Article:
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Knitted Vest: The Seaside
Designing the Vest
Recently I wrote an article entitled 'Knitting an Aussie Retro Sleeveless Pullover.' it was for one of my sons-in-law. That inspired me to try designing my own sleeveless pullover, or vest as it was called in the pattern.
It did not seem so very difficult. All I needed was some graph paper and a pencil to begin with, and then some felt-tip colours when I had the design. I decided to make it for Christmas for my younger son. As he and his family live near the beach, it would be fun to make it a seaside design.
As you can see, the chart is 10 squares wide. I made the star and the place name, RYE, 9 squares high and a multiple of the ten, that is, 30 squares wide. If you want to use another place name, incorporate it in the rest of the design as I have done. It needs to be a multiple of 10 squares wide and any change can be taken up with adjusting the size of the star.
The basic instructions were for a garment that would be 97 cm (approx). However, I had already discovered from my first effort that it was very approximate and was more likely to be at least 101 cm.
The yarn was to be 5-ply and I chose a practical dark grey wool for the waistband. Using a 3.00 mm (No. 11) circular needle, I cast on the 208 stitches.
I continued on and knitted the K. 1, P.1 band for about 5 cm. I found the circular needle a little cumbersome to begin with, but the band looked fine as you can see below.
Everyone seems to have a different way of casting on. I think that my favourite way helps to make the edge firmer and stronger.
I make the first loop, and knit into that to make the second stitch.
After that I put the right hand needle in behind the whole stitch, not just into the loop. I continue to knit that way for all the rest of the casting on.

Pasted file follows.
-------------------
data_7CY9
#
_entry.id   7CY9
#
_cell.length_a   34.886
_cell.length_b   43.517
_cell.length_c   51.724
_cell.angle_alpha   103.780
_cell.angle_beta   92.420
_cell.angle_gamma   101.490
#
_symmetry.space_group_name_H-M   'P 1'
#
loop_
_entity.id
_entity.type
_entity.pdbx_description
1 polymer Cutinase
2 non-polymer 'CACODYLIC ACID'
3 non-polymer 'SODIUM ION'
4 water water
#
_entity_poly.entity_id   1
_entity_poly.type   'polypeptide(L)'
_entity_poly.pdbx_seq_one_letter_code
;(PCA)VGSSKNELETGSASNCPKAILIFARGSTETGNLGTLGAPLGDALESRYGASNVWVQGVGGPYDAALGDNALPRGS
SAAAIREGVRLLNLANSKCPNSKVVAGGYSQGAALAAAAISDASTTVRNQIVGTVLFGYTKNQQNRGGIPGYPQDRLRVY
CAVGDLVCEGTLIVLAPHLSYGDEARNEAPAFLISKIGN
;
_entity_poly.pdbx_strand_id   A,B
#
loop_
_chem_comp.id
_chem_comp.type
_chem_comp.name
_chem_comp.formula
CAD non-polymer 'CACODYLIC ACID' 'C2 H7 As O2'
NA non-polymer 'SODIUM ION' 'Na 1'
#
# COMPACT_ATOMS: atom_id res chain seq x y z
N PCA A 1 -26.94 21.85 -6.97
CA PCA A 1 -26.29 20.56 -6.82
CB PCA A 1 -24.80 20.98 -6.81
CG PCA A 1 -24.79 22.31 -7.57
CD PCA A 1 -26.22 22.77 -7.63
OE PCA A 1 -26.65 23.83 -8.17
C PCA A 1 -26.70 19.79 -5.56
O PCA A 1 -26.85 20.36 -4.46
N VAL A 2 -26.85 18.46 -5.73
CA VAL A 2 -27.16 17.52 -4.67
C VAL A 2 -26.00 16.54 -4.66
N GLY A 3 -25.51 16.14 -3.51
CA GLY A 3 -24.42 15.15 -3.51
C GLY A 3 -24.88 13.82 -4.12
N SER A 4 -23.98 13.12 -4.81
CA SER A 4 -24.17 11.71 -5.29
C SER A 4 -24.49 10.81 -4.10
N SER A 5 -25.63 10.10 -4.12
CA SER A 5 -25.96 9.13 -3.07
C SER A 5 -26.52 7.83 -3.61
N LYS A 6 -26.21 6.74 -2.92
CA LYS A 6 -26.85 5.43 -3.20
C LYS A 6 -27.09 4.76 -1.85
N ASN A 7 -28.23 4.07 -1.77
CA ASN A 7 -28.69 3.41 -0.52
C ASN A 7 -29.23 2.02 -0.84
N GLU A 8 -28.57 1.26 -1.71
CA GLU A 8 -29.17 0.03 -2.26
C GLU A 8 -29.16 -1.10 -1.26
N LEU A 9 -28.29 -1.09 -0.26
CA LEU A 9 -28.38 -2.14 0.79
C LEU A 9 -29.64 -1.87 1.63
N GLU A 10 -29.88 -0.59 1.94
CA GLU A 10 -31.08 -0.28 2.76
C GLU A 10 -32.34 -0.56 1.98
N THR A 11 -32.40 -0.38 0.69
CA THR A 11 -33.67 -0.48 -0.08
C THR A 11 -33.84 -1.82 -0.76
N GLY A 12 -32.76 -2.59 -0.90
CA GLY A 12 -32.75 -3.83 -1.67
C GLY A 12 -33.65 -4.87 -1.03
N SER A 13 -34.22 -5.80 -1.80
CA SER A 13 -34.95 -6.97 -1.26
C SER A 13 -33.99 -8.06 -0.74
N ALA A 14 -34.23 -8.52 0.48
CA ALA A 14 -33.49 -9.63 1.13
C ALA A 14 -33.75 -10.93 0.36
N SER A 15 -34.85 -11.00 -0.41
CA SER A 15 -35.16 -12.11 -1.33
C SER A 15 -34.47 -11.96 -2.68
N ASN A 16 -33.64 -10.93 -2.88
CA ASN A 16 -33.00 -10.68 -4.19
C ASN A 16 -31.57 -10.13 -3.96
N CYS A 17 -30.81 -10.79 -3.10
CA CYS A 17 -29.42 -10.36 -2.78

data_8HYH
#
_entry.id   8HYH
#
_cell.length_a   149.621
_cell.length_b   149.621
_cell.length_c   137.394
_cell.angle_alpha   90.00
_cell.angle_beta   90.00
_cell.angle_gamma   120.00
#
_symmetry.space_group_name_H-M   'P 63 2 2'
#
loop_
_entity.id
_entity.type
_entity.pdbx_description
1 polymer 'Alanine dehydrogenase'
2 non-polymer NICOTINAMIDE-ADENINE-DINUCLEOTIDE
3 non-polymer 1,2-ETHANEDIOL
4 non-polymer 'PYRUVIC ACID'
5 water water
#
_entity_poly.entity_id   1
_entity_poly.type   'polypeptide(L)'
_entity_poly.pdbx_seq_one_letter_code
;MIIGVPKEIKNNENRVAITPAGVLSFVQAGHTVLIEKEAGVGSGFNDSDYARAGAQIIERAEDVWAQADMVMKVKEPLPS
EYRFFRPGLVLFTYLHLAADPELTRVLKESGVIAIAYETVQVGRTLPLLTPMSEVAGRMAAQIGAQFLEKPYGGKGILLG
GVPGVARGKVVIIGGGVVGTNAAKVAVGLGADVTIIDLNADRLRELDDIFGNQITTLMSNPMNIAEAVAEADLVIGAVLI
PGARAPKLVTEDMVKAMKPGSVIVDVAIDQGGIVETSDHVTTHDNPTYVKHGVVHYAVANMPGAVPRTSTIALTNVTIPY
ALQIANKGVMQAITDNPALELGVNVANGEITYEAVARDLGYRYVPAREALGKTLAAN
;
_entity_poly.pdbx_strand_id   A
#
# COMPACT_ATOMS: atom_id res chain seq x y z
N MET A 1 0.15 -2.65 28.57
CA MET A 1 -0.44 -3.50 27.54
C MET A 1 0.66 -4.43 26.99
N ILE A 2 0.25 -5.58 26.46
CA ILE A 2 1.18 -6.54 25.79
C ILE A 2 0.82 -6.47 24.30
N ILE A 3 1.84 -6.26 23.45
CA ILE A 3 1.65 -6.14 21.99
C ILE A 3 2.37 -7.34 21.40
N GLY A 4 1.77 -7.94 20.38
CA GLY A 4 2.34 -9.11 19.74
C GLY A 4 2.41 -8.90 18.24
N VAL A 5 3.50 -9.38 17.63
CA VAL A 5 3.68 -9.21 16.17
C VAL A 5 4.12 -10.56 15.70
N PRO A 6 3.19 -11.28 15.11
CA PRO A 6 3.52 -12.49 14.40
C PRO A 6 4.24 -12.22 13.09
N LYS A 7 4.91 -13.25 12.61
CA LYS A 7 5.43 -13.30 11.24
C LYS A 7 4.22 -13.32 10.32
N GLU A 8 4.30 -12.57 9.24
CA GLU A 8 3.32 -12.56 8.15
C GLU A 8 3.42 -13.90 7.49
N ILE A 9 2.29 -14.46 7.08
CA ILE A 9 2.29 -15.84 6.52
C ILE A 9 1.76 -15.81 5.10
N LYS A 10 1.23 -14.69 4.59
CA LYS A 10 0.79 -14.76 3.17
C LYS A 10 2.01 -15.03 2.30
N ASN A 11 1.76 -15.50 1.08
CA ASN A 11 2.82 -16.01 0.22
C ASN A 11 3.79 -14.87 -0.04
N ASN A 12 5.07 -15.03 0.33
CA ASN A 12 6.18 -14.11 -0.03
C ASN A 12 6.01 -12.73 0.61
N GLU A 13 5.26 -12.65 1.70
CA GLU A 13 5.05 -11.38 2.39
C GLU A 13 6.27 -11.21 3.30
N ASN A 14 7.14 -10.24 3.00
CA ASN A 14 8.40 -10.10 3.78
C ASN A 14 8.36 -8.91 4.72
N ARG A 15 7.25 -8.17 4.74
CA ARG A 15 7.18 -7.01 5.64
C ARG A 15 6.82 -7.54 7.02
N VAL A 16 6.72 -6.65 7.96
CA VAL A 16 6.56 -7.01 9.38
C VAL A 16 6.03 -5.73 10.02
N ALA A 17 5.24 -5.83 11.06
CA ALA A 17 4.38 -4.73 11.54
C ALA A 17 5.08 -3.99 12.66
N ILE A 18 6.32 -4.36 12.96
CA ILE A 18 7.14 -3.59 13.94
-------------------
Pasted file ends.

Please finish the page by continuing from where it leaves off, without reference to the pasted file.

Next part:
Adjustments to the Design
Having never designed a pattern like this before, as I knitted I found that some adjustments were necessary. My design was only for 125 rows, but I needed about 100 rows up to the armholes and 60 for the armhole.
As you can see from the finished article, I made several adjustments and additions as I went along.
- Instead of one row of the Main Colour between each pattern, I substituted three rows each time.
- Above the yachts I added a pattern that looked like the sun and this added eight extra rows.
- I discarded the seaweed pattern below the dolphin and substituted another pattern of eight rows.
- Above that I added six rows of blue waves with a seventh of white foam.
- After the dolphin I commenced another eight row pattern, but as it incorporated the shoulder shaping, much of it disappeared in the shaping.
Try This Poll
Designing your own pattern makes a garment really personal. Have you ever tried to do this?
Following the Chart
I soon found that following the chart was not difficult, as with circular needles only plain knitting is needed to achieve a stocking stitch effect. It had taken time to make the design and I thought it looked really attractive. However, I had not designed the chart as well as I thought I had.
1. There were not enough rows. There needed to be around 100 rows (or rounds) for the body and another 60 for the armhole and neck shapings. My body design only had about 85 rows.
2. In some places I had three colours and these were inclined to tangle and be difficult to manage. Two colours at a time were much easier to handle, so as you may notice, in some places the garment pattern differs from the design, e.g. The rays from the lighthouse begin horizontally and do not dip down. I omitted the seagull's eye and beak for the same reason and worked them in by hand later using a lazy daisy stitch for the beak and a small backstitch for the eye.
The shaping of the armholes and neck can be found in my article, http://blossomsb.hubpages.com/hub/Knitting-an-Aussie-Retro-Sleeveless-Pullover.
I hope you have much fun designing your own personalised vests.
Although it was a considerable amount of learning as I went along, I was quite pleased with the final result and hope that my son will be, too. Actually I was about to design one for my older son, but a granddaughter came along with a pattern she would like me to make for her and it looks quite complicated, so that might take me right up to Christmas. Just as well that my older son lives in a much warmer climate. Maybe the Christmas after!
© 2013 Bronwen Scott-Branagan